After addressing regimes invented by theorists, Aristotle moves to the examination of three regimes that are commonly held to be well managed. These are the Spartan (2. 9), Cretan (2. 10), and Carthaginian (2. 11). The book concludes with some observations on regimes and legislators.

Book IIIEdit

  • Who can be a citizen?

"He who has the power to take part in the deliberative or judicial administration of any state is said by us to be a citizen of that state; and speaking generally, a state is a body of citizens sufficing for the purpose of life. But in practice a citizen is defined to be one of whom both the parents are citizens; others insist on going further back; say two or three or more grandparents." Aristotle asserts that a citizen is anyone who can take part in the governmental process. He finds that most people in the polis are capable of being citizens. This is contrary to the Platonist view, asserting that only very few can take part in the deliberative or judicial administration of the state.[1]

  • Monarchy: exercised over voluntary subjects, but limited to certain functions; the king was a general and a judge, and had control of religion.
  • Absolute: government of one for the absolute good
  • Barbarian: legal and hereditary + willing subjects
  • Dictator: installed by foreign power elective dictatorship + willing subjects (elective tyranny)

Book IVEdit

Aristotle's classification of constitutions
  • Tasks of political theory
  • Why are there many types of constitutions?
  • Types of democracies
  • Types of oligarchies
  • Polity (Constitutional Government) – highest form of government
  • When perverted, a Polity becomes a Democracy, the least harmful derivative government as regarded by Aristotle.
  • Government offices

Book VEdit

  • Constitutional change
  • Revolutions in different types of constitutions and ways to preserve constitutions
  • Instability of tyrannies

Book VIEdit

  • Democratic constitutions
  • Oligarchic constitutions

Book VIIEdit

  • Best state and best life
  • Ideal state: its population, territory, and position
  • Citizens of the ideal state
  • Marriage and children

Book VIIIEdit

  • Education in the ideal state

Classification of constitutionsEdit

After studying a number of real and theoretical city-states' constitutions, Aristotle classified them according to various criteria. On one side stand the true (or good) constitutions, which are considered such because they aim for the common good, and on the other side the perverted (or deviant) ones, considered such because they aim for the well being of only a part of the city. The constitutions are then sorted according to the "number" of those who participate to the magistracies: one, a few, or many. Aristotle's sixfold classification is slightly different from the one found in The Statesman by Plato. The diagram above illustrates Aristotle's classification.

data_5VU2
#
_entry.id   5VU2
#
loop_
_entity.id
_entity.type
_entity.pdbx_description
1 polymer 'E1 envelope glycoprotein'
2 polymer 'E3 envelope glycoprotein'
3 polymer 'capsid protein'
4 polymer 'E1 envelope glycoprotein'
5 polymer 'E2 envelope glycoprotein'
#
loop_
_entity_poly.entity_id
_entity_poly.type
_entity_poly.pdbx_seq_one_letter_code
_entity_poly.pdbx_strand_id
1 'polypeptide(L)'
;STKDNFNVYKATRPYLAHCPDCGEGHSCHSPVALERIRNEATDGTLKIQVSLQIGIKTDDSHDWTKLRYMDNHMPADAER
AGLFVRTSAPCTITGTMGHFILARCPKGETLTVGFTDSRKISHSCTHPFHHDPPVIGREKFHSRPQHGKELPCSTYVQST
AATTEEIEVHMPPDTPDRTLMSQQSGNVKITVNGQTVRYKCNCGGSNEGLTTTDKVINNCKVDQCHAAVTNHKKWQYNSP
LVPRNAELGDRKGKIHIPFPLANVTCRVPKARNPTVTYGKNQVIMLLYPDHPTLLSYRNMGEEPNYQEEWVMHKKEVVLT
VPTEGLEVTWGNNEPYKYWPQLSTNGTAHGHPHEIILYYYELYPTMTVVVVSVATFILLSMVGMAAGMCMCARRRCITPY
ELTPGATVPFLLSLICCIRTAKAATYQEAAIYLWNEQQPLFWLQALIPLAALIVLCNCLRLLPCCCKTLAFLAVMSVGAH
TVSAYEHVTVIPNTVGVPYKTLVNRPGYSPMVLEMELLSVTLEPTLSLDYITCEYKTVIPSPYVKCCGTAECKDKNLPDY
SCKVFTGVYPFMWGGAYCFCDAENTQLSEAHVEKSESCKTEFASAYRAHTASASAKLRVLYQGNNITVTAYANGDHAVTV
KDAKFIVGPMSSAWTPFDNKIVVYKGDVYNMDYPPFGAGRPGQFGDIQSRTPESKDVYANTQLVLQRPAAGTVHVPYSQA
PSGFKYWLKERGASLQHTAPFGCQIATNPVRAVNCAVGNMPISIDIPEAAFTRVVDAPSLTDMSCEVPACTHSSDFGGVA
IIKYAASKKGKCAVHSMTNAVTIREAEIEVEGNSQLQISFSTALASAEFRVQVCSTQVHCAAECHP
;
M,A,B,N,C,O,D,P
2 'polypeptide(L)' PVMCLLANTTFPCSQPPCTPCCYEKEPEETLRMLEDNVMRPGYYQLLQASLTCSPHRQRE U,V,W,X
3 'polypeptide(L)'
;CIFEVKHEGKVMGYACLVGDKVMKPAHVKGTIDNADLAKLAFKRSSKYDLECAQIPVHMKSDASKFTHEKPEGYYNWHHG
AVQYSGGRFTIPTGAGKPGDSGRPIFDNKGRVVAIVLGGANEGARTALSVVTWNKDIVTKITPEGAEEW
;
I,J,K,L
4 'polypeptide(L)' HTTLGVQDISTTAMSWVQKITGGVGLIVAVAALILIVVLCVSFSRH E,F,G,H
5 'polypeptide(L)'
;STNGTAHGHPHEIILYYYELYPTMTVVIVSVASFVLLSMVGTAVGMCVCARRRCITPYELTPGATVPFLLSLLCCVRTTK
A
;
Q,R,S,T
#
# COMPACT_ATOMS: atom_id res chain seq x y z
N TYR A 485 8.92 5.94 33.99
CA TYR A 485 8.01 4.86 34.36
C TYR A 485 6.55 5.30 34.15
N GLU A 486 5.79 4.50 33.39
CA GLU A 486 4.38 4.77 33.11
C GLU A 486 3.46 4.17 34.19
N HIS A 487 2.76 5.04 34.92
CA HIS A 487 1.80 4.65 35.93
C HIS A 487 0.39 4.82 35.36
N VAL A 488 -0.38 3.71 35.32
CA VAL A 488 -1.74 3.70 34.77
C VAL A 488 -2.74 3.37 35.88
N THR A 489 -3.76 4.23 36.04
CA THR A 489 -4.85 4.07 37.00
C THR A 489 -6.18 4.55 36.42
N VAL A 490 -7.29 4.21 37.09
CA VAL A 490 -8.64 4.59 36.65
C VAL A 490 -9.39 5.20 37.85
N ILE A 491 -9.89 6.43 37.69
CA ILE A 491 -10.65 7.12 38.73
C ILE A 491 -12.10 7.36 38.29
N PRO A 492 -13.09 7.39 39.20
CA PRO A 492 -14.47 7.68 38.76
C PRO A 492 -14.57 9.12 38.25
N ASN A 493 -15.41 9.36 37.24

The literary character of the Politics is subject to some dispute, growing out of the textual difficulties that attended the loss of Aristotle's works. Book III ends with a sentence that is repeated almost verbatim at the start of Book VII, while the intervening Books IV–VI seem to have different flavor from the rest; Book IV seems to refer several times back to the discussion of the best regime contained in Books VII–VIII.[4] Some editors have therefore inserted Books VII–VIII after Book III. At the same time, however, references to the "discourses on politics" that occur in the Nicomachean Ethics suggest that the treatise as a whole ought to conclude with the discussion of education that occurs in Book VIII of the Politics, although it is not certain that Aristotle is referring to the Politics here.[5]

Werner Jaeger suggested that the Politics actually represents the conflation of two, distinct treatises.[6] The first (Books I–III, VII–VIII) would represent a less mature work from when Aristotle had not yet fully broken from Plato, and consequently show a greater emphasis on the best regime. The second (Books IV–VI) would be more empirically minded, and thus belong to a later stage of development.